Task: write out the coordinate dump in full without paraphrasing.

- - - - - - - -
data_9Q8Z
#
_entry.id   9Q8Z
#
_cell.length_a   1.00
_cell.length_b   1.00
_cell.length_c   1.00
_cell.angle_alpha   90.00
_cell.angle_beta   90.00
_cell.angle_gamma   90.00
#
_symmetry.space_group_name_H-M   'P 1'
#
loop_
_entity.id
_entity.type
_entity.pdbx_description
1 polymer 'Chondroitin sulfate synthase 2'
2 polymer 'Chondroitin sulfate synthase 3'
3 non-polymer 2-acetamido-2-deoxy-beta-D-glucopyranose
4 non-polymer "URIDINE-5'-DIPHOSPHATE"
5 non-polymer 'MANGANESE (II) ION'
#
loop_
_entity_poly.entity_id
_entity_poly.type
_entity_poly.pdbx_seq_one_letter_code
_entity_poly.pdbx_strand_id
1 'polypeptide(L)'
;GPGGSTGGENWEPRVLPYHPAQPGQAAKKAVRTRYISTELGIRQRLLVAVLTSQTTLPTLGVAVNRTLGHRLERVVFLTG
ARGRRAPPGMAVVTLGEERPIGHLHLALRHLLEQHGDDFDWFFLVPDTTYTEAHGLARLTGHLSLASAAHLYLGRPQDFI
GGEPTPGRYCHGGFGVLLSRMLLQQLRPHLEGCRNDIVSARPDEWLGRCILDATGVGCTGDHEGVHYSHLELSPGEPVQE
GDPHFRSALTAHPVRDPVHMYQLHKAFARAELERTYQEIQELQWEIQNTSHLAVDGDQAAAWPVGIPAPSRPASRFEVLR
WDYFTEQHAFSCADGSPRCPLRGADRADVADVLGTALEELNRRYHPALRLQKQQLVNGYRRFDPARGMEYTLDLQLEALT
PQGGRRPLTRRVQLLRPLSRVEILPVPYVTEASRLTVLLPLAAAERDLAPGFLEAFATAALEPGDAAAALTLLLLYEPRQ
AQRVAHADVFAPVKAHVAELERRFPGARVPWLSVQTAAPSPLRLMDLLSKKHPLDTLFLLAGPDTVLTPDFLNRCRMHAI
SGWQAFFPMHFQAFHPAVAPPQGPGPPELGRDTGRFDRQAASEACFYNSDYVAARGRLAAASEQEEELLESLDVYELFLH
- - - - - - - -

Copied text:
data_9Q8Z
#
_entry.id   9Q8Z
#
_cell.length_a   1.00
_cell.length_b   1.00
_cell.length_c   1.00
_cell.angle_alpha   90.00
_cell.angle_beta   90.00
_cell.angle_gamma   90.00
#
_symmetry.space_group_name_H-M   'P 1'
#
loop_
_entity.id
_entity.type
_entity.pdbx_description
1 polymer 'Chondroitin sulfate synthase 2'
2 polymer 'Chondroitin sulfate synthase 3'
3 non-polymer 2-acetamido-2-deoxy-beta-D-glucopyranose
4 non-polymer "URIDINE-5'-DIPHOSPHATE"
5 non-polymer 'MANGANESE (II) ION'
#
loop_
_entity_poly.entity_id
_entity_poly.type
_entity_poly.pdbx_seq_one_letter_code
_entity_poly.pdbx_strand_id
1 'polypeptide(L)'
;GPGGSTGGENWEPRVLPYHPAQPGQAAKKAVRTRYISTELGIRQRLLVAVLTSQTTLPTLGVAVNRTLGHRLERVVFLTG
ARGRRAPPGMAVVTLGEERPIGHLHLALRHLLEQHGDDFDWFFLVPDTTYTEAHGLARLTGHLSLASAAHLYLGRPQDFI
GGEPTPGRYCHGGFGVLLSRMLLQQLRPHLEGCRNDIVSARPDEWLGRCILDATGVGCTGDHEGVHYSHLELSPGEPVQE
GDPHFRSALTAHPVRDPVHMYQLHKAFARAELERTYQEIQELQWEIQNTSHLAVDGDQAAAWPVGIPAPSRPASRFEVLR
WDYFTEQHAFSCADGSPRCPLRGADRADVADVLGTALEELNRRYHPALRLQKQQLVNGYRRFDPARGMEYTLDLQLEALT
PQGGRRPLTRRVQLLRPLSRVEILPVPYVTEASRLTVLLPLAAAERDLAPGFLEAFATAALEPGDAAAALTLLLLYEPRQ
AQRVAHADVFAPVKAHVAELERRFPGARVPWLSVQTAAPSPLRLMDLLSKKHPLDTLFLLAGPDTVLTPDFLNRCRMHAI
SGWQAFFPMHFQAFHPAVAPPQGPGPPELGRDTGRFDRQAASEACFYNSDYVAARGRLAAASEQEEELLESLDVYELFLH